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That Sweet Tooth for Licorice Could Be Dangerous

People's Pharmacy

February 15, 1999|JOE GRAEDON and TERESA GRAEDON | Joe Graedon is a pharmacologist. Teresa Graedon holds a doctorate in medical anthropology and is a nutrition expert. In this special People's Pharmacy column, which runs the third Monday fo every month, the Graedons answer letters from readers of the Los Angeles Times only

Question: I read in your column about the dangers of eating black licorice. It stopped me in my tracks, because for the last two weeks I've been eating natural black licorice from Finland every day.

What are the dangers? I'm a 35-year-old woman, healthy weight, who works out regularly and is active in sports. I have allergies and asthma, but those are the only serious medical problems. I'm dying of curiosity.

Who would think that a natural candy could be detrimental to my health? Should I switch to potato chips? (Just kidding.)

--K.S., Venice

Answer: Natural licorice found in candy, cough drops, herbal teas and some Chinese medicine contains glycyrrhizin. This compound can cause fluid retention, headache, hypertension, muscle weakness, potassium loss and heart trouble.

One 22-year-old gymnast lost her sex drive and developed excruciating headaches after overindulging in licorice. At 240 / 130, her blood pressure could have led to a stroke.

Licorice is a valuable herbal medicine in moderation. To stay healthy, keep your licorice urges under control.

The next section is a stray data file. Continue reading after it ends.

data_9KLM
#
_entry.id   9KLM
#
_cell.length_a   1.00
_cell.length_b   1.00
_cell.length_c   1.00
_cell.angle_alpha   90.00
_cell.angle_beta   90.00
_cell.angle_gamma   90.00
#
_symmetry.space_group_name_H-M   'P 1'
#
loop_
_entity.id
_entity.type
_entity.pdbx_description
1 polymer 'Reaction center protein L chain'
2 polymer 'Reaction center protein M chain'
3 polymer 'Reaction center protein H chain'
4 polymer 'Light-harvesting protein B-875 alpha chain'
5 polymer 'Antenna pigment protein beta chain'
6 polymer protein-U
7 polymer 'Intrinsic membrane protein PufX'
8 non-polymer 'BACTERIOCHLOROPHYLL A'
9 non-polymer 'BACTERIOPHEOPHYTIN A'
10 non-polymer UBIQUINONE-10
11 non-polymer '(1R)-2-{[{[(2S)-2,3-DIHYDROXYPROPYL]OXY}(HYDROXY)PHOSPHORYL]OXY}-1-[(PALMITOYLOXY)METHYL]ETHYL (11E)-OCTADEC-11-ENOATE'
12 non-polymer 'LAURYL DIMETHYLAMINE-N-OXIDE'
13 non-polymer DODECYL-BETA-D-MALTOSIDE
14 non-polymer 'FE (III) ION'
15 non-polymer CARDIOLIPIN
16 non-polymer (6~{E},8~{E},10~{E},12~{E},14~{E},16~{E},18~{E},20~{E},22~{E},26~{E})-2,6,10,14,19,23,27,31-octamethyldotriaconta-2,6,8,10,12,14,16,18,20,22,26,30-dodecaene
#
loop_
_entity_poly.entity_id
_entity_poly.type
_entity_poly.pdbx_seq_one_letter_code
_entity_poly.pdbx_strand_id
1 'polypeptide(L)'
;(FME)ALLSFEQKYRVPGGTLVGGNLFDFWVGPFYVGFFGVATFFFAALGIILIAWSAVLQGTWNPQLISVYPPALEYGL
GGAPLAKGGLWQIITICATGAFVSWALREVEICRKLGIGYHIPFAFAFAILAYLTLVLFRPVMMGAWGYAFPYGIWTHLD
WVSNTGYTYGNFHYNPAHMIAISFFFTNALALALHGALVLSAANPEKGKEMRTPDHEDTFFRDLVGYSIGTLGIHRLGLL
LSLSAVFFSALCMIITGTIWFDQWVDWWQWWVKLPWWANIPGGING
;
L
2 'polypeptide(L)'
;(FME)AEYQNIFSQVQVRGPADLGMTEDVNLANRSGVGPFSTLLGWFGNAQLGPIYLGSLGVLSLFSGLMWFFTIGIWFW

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Q: I am a man in my late 60s having cramps in my calves. They happen only when I am lying in bed, often as I sleep. I have been told I might be lacking potassium and that a daily banana would be beneficial. Is this true?

--R.M., West Hollywood

A: Nighttime leg cramps are a very common problem, and some readers have told us that additional potassium in the diet has helped them. Foods high in potassium include bananas, oranges, almonds, Brazil nuts, dried fruit, avocados, melons, and vegetables such as asparagus, broccoli, carrots, potatoes and spinach.

Another possible approach uses B vitamins. In a recent study in the Journal of Clinical Pharmacology (December), people taking B-complex pills had significantly fewer leg cramps at night than those who took a placebo.

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Q: I am a 32-year-old male taking verapamil for hypertension. Since my older brothers are going bald and my own hair is thinning, I am concerned about this drug's possible link with hair loss.

Could you please send me more information? Are there perhaps other drugs that don't cause hair loss? Also, is there anything I can do with diet or herbs to slow this process?

--N.N., San Diego

A: Many blood pressure medications, including verapamil (Calan, Covera-HS, Isoptin, Verelan), can contribute to hair loss. Your physician should be able to prescribe a medicine less likely to have this effect, however.

A surprising number of medicines can cause hair thinning, including certain hormones, cholesterol-lowering drugs, anti-depressants and asthma medications. You can fight hair loss with Rogaine, Propecia or some herbs. A recent study in the Archives of Dermatology showed that topical application of thyme, rosemary, lavender and cedar oils could reverse alopecia areata.

We are sending you our Guides to Hair Care and Battling Baldness, which provide more detail on these issues. Anyone who would like a copy, please send $2 in check or money order with a long (No. 10) stamped, self-addressed envelope to Graedons' People's Pharmacy, No. HQ-599, P.O. Box 52027, Durham, NC 27717-2027.

Send questions to the Graedons at People's Pharmacy, care of King Features, 235 E. 45th St., New York, NY 10017, or e-mail them via their Web site at http://www.peoplespharmacy.com. Please include your address, which will not be published, and identify yourself as a reader of The Times.

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